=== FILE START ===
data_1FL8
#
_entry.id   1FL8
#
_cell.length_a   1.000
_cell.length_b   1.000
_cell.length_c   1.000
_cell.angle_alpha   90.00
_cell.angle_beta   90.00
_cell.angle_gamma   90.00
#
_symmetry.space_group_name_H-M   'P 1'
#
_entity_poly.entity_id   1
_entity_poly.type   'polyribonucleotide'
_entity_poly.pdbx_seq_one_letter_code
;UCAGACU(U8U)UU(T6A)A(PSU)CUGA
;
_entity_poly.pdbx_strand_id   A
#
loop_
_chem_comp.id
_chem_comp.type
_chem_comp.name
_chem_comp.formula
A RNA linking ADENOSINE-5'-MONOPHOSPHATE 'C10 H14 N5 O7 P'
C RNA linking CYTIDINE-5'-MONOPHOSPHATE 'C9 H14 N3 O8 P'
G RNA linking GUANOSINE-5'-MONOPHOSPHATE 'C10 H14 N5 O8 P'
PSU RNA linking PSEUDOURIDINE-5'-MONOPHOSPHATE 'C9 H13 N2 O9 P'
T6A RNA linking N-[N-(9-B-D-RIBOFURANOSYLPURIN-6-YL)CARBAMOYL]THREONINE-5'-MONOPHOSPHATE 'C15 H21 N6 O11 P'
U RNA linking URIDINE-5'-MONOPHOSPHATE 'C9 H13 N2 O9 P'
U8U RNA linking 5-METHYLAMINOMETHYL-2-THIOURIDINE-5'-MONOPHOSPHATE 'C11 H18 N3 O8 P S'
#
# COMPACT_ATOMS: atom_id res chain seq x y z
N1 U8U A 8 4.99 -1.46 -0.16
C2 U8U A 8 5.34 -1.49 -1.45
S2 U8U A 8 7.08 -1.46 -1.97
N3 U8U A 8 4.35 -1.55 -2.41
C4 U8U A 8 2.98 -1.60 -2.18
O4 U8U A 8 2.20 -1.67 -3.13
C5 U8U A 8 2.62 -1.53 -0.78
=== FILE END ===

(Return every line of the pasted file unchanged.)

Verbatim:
data_1FL8
#
_entry.id   1FL8
#
_cell.length_a   1.000
_cell.length_b   1.000
_cell.length_c   1.000
_cell.angle_alpha   90.00
_cell.angle_beta   90.00
_cell.angle_gamma   90.00
#
_symmetry.space_group_name_H-M   'P 1'
#
_entity_poly.entity_id   1
_entity_poly.type   'polyribonucleotide'
_entity_poly.pdbx_seq_one_letter_code
;UCAGACU(U8U)UU(T6A)A(PSU)CUGA
;
_entity_poly.pdbx_strand_id   A
#
loop_
_chem_comp.id
_chem_comp.type
_chem_comp.name
_chem_comp.formula
A RNA linking ADENOSINE-5'-MONOPHOSPHATE 'C10 H14 N5 O7 P'
C RNA linking CYTIDINE-5'-MONOPHOSPHATE 'C9 H14 N3 O8 P'
G RNA linking GUANOSINE-5'-MONOPHOSPHATE 'C10 H14 N5 O8 P'
PSU RNA linking PSEUDOURIDINE-5'-MONOPHOSPHATE 'C9 H13 N2 O9 P'
T6A RNA linking N-[N-(9-B-D-RIBOFURANOSYLPURIN-6-YL)CARBAMOYL]THREONINE-5'-MONOPHOSPHATE 'C15 H21 N6 O11 P'
U RNA linking URIDINE-5'-MONOPHOSPHATE 'C9 H13 N2 O9 P'
U8U RNA linking 5-METHYLAMINOMETHYL-2-THIOURIDINE-5'-MONOPHOSPHATE 'C11 H18 N3 O8 P S'
#
# COMPACT_ATOMS: atom_id res chain seq x y z
N1 U8U A 8 4.99 -1.46 -0.16
C2 U8U A 8 5.34 -1.49 -1.45
S2 U8U A 8 7.08 -1.46 -1.97
N3 U8U A 8 4.35 -1.55 -2.41
C4 U8U A 8 2.98 -1.60 -2.18
O4 U8U A 8 2.20 -1.67 -3.13
C5 U8U A 8 2.62 -1.53 -0.78